Scientific Realism and the Quantum studies scientific (anti-)realism in the context of quantum physics.
Does science provide knowledge of the ‘unobservable’ world of molecules, atoms, or electromagnetic fields? How about quarks or the Higgs boson? These posits of science cannot be ‘seen’ by the naked eye, or directly observed through instruments, but surely our best confirmed scientific theories give us knowledge of about them? This question of scientific realism is one of the core issues in the philosophy of science.
Quantum physics is extremely well-confirmed. Its impressive predictive and explanatory successes exemplify some of the basic motivations behind the realist attitude. But at the same time profound interpretational issues in the foundations of quantum physics present distinct challenges to realism.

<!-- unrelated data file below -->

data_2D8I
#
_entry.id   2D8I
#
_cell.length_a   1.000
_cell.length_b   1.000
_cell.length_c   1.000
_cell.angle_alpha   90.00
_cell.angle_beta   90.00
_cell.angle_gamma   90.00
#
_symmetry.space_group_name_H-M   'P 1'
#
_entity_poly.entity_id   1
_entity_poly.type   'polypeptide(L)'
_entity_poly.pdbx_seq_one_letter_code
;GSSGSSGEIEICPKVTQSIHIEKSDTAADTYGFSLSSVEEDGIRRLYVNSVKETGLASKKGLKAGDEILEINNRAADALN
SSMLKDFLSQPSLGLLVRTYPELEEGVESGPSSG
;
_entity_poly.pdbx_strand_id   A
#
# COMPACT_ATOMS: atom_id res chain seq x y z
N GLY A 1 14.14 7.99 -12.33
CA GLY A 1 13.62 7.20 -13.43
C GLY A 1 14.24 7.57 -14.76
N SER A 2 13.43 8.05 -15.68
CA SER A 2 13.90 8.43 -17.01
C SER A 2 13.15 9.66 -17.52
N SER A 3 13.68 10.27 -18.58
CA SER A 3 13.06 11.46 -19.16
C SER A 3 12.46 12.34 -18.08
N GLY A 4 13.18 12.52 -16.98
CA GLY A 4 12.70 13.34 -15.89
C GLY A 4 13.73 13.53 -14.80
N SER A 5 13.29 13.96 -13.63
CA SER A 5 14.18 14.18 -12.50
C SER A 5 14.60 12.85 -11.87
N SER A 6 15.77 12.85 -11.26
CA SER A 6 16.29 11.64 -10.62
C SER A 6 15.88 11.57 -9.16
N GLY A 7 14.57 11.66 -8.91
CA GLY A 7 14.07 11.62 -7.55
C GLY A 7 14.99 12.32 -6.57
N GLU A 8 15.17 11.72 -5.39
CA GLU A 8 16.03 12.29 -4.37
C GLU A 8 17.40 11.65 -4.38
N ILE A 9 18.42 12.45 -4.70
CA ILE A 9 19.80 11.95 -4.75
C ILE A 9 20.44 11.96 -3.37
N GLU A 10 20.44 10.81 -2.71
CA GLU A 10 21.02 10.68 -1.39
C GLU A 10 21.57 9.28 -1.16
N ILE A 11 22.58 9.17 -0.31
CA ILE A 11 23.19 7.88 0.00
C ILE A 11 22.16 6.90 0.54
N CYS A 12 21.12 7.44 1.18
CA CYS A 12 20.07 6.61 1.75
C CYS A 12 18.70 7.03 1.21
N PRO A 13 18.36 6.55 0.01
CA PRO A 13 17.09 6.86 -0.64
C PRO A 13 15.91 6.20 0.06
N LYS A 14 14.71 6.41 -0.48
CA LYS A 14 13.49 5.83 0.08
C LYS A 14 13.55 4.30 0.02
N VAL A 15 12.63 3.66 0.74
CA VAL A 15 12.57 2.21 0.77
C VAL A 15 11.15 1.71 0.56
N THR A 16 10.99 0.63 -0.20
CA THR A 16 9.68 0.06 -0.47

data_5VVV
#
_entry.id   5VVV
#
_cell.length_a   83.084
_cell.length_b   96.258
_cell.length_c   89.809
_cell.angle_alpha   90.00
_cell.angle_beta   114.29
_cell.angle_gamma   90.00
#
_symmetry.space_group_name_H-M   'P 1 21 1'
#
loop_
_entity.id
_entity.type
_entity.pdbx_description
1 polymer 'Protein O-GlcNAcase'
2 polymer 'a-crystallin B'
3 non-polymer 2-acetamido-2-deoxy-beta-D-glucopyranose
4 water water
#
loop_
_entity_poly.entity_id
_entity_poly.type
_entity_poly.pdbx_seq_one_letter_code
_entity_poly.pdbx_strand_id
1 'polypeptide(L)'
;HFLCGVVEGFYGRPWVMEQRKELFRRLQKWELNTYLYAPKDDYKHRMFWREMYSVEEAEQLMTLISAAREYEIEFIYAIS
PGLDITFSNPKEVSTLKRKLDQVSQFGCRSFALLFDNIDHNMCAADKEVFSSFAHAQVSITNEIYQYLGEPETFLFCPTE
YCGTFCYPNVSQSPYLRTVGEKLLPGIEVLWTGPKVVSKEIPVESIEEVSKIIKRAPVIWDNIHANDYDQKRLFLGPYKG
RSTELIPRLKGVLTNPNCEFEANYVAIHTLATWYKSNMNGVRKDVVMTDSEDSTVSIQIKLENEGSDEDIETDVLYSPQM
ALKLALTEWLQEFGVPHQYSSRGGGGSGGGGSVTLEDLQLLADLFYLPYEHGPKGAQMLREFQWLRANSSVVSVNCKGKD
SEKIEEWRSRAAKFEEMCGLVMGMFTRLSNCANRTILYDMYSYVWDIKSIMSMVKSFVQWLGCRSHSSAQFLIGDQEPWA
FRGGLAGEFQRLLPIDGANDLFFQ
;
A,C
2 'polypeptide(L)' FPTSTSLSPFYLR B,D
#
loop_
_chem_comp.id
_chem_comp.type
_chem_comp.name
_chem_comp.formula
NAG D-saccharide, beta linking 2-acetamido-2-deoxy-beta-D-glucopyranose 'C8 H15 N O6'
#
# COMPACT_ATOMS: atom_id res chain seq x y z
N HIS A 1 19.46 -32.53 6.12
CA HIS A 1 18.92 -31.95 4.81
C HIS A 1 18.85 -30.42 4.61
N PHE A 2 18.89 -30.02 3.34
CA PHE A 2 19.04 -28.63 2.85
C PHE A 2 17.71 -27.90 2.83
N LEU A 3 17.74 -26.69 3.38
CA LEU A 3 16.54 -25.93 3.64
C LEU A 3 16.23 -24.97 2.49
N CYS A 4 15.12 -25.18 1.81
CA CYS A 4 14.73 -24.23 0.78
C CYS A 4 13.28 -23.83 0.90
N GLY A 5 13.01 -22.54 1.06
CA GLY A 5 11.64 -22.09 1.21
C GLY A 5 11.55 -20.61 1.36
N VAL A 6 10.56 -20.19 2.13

This AHRC-funded project examines scientific realism in relation to quantum physics, its history and current state of play.
We bring together researchers from general philosophy of science and philosophy of physics for fruitful interaction.
The project’s significance derives from the cultural importance of the claims to scientific knowledge that are at stake. As science commands authority as a source of empirical knowledge, it is critical for us to understand how philosophical issues in fundamental physics challenge an otherwise natural attitude towards our best theories.